EASY! Celtic beat Rangers 6-2!

The most iconic Celtic performance since winning the European Cup in Lisbon in 1967 for Celtic supporters must surely be Martin O Neill’s side drubbing the old Rangers (6-2).  Chris Sutton scoring in the first 60 seconds set the scene for the “Demolition Derby” mauling, with Henrik Larsson’s nutmeg of Konterman and chip over an exposed Klos the pick of the goals from this memorable match on 27th August 2000. GW868H490

The other 5 goals were equal second!

The Celtic team that day;

Celtic: Gould, Valgaeren, Stubbs, Mahe, McNamara, Petrov, Lambert, Moravcik, Petta, Larsson, Sutton.
Subs: Kerr, Berkovic, Boyd, Burchill, Mjallby.

Scorers: Sutton (2) Petrov, Lambert, and Larsson (2) – you can order the Demolition Derby DVD from CQN Bookstore HERE for only £6.99.

Curiously however, Celtic have achieved this 6-2 score over their former rivals 3 times in history with each of these games coming in the league and all at the “New” Celtic Park in Kerrydale Street.

We have to rewind to the 1800’s to witness the first of the sequence of score lines in December 1895, just eight years after Celtic’s inception-before 25,000 spectators – producing a winning margin that on this occasion was unexpected.

Before the match John Glass, a founding member of Celtic was interviewed by the newspaper press for his opinion of the outcome.CQNtrailer2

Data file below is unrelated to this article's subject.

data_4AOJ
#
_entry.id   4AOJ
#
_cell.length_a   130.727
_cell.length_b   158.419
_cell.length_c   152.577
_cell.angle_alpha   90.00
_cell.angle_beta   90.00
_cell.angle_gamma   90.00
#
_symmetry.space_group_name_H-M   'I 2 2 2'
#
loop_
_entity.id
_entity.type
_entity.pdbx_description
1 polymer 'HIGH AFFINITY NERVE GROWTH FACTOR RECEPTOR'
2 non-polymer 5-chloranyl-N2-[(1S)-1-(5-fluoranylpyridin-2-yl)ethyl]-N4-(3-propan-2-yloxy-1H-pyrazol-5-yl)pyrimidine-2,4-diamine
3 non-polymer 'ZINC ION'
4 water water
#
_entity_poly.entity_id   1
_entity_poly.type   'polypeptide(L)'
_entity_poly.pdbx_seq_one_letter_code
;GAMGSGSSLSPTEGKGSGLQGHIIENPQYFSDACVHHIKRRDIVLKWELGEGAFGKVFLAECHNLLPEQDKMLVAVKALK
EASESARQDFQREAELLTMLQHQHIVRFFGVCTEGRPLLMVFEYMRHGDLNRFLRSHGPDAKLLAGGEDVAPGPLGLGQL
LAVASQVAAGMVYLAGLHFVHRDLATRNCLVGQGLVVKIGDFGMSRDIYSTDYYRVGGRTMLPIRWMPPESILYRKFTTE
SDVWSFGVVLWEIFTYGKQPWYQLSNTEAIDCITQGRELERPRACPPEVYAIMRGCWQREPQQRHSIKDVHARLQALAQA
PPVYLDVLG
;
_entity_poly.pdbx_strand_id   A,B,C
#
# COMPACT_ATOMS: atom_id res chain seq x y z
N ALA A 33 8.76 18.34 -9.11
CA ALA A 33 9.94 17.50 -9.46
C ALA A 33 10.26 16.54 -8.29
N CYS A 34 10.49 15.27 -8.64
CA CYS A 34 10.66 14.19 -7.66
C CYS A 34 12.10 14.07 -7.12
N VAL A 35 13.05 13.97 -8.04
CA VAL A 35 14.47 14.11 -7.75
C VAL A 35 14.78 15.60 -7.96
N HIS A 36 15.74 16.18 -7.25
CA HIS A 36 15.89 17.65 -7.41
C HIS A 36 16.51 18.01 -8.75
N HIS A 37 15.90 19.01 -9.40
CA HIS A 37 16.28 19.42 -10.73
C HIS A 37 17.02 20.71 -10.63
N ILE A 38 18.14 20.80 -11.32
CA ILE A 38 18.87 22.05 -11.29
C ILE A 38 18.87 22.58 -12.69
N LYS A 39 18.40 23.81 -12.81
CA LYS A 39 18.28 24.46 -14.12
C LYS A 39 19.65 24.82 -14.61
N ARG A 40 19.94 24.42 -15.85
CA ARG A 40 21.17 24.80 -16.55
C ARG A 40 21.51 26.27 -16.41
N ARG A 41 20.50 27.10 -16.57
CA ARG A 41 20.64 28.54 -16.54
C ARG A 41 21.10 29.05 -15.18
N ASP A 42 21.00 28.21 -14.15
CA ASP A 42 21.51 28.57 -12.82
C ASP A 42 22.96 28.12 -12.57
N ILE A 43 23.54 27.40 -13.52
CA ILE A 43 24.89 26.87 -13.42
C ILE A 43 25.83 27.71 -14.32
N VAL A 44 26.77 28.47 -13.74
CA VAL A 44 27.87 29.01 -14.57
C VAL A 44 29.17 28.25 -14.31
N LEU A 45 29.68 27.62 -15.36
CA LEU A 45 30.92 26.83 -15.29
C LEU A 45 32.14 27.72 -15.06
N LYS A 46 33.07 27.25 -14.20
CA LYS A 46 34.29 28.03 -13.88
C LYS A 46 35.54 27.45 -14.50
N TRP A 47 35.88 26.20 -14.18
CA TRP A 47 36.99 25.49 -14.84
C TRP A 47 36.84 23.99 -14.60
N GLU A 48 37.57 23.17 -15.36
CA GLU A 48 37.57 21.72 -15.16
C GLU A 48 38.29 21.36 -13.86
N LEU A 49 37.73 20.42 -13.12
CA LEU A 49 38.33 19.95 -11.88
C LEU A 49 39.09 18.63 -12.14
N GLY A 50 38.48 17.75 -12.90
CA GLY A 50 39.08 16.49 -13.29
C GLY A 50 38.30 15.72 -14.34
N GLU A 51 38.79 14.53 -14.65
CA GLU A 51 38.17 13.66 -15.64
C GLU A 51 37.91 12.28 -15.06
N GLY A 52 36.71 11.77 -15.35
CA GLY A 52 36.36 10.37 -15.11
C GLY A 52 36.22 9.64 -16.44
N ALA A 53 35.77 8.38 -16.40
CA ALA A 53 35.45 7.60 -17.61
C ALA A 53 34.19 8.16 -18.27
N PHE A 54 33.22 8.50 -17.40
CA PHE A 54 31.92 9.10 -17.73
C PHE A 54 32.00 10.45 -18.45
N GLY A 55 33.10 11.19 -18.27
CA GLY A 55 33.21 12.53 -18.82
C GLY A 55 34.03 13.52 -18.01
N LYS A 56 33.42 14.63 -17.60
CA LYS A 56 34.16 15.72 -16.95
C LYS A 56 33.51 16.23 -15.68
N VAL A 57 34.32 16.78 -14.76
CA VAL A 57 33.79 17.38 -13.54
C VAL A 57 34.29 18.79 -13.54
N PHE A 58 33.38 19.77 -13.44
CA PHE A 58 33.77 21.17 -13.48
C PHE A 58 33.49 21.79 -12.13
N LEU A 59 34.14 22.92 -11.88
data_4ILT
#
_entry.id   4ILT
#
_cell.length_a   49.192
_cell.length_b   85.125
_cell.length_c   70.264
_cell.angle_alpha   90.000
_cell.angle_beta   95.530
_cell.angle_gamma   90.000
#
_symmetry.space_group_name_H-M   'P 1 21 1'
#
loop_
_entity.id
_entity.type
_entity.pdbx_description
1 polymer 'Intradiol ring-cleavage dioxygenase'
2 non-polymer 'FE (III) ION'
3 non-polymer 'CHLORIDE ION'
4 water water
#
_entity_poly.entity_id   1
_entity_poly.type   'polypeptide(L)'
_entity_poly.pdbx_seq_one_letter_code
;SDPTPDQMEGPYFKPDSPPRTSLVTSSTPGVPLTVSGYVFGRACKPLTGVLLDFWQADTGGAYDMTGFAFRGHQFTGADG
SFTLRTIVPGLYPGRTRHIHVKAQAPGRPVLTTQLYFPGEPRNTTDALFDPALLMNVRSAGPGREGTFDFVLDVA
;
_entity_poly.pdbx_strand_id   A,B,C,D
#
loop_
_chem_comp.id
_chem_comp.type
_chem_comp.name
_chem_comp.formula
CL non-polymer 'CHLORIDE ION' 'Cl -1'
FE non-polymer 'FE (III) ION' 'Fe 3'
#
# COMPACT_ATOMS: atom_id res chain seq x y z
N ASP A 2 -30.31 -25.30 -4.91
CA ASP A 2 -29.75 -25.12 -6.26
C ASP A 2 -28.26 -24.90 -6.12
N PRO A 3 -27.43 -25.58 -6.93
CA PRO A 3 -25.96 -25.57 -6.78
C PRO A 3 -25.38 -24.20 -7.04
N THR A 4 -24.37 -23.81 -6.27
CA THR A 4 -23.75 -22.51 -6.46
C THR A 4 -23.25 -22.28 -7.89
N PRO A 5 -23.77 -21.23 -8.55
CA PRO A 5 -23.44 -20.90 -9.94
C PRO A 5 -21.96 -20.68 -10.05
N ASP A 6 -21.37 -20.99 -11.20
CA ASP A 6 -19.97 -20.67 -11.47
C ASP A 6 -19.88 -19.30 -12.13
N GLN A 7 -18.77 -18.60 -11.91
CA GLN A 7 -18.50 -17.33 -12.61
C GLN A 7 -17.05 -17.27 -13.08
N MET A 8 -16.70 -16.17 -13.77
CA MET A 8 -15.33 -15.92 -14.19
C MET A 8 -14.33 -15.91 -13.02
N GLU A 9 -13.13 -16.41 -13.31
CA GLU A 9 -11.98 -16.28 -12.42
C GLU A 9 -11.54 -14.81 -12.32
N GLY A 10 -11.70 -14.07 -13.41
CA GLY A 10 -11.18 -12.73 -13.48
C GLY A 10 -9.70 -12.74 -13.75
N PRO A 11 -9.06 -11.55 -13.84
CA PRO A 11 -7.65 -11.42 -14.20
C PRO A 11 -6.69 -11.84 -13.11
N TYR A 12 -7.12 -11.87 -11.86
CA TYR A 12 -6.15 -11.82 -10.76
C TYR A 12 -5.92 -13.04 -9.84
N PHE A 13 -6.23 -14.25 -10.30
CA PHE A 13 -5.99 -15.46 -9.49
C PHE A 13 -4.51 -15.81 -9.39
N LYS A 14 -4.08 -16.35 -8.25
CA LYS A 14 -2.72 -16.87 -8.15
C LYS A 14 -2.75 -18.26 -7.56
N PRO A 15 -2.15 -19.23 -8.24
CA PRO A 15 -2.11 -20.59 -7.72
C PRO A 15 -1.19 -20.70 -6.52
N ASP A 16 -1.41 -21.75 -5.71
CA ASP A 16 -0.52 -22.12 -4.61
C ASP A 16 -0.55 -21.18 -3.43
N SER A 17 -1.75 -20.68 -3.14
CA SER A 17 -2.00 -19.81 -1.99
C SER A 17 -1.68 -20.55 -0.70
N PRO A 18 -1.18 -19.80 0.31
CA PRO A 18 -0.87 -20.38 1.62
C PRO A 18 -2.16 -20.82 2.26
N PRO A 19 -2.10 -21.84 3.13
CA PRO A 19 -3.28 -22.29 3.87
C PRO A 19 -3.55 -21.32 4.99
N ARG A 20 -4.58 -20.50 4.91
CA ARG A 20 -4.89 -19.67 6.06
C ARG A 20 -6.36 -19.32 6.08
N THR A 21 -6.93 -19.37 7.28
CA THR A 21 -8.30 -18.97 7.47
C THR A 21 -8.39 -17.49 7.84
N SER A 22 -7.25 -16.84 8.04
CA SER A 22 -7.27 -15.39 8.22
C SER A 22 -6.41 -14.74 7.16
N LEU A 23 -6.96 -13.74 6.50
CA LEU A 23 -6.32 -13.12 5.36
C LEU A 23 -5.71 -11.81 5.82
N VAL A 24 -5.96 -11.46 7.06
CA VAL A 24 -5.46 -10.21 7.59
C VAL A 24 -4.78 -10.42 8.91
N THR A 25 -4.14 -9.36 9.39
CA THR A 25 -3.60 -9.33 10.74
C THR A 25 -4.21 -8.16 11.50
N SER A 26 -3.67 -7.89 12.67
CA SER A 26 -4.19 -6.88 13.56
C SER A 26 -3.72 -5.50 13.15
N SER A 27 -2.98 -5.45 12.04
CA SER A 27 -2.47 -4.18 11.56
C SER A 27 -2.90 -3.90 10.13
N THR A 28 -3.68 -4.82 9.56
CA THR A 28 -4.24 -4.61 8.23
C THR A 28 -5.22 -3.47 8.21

Glass said,” It will be a great game and worth going to see……. It will be a very close thing, not many goals between them; but I have great hopes the Celts will pull through,” and a big smile spread over the face of the speaker!

“Do you consider the Celtic team superior to Rangers?” the newspaper hack enquired.

“Yes. All over. We are superior at goal and back. McArthur, Meehan and Doyle cannot be surpassed by anything the Rangers can produce.., and if anything the Celts are superior forward.”

Concerning the game itself Celtic lost the first goal but replied twice with Sandy McMahon scoring near the break to sook the half time orange 2-1 up. Sandy Mc Mahon was one of the Celtic superstars of that era along with the likes of Dan Doyle and James Kelly, with Sandy having a better goal to game ratio for Celtic than the modern day superstar Henrik Larsson.

John Glass was accurate in his assessment of Celtic’s strengths confirmed by the Glasgow Observer’s newspaper report of the contest.

“The second period was shaped by the power play of the Celtic defence with Doyle, Meehan and Kelly veritable giants in the fray.  Played in a maelstrom of wind and rain, victory was never in doubt.  Celtic scored four in Rapid succession from Blessington, Morrison, Battles and McMahon.”

Celtic were a club on the ascendency as during this season they had created the record for the most money taken at the gate in any league fixture in Scotland.

Celtic: McArthur; Meehan and Doyle; King, Kelly and Battles; Morrison and Blessington; Martin; McMahon and Ferguson.

Scorers (Celtic): Martin, McMahon, McMahon, Blessington, Battles, Morrison.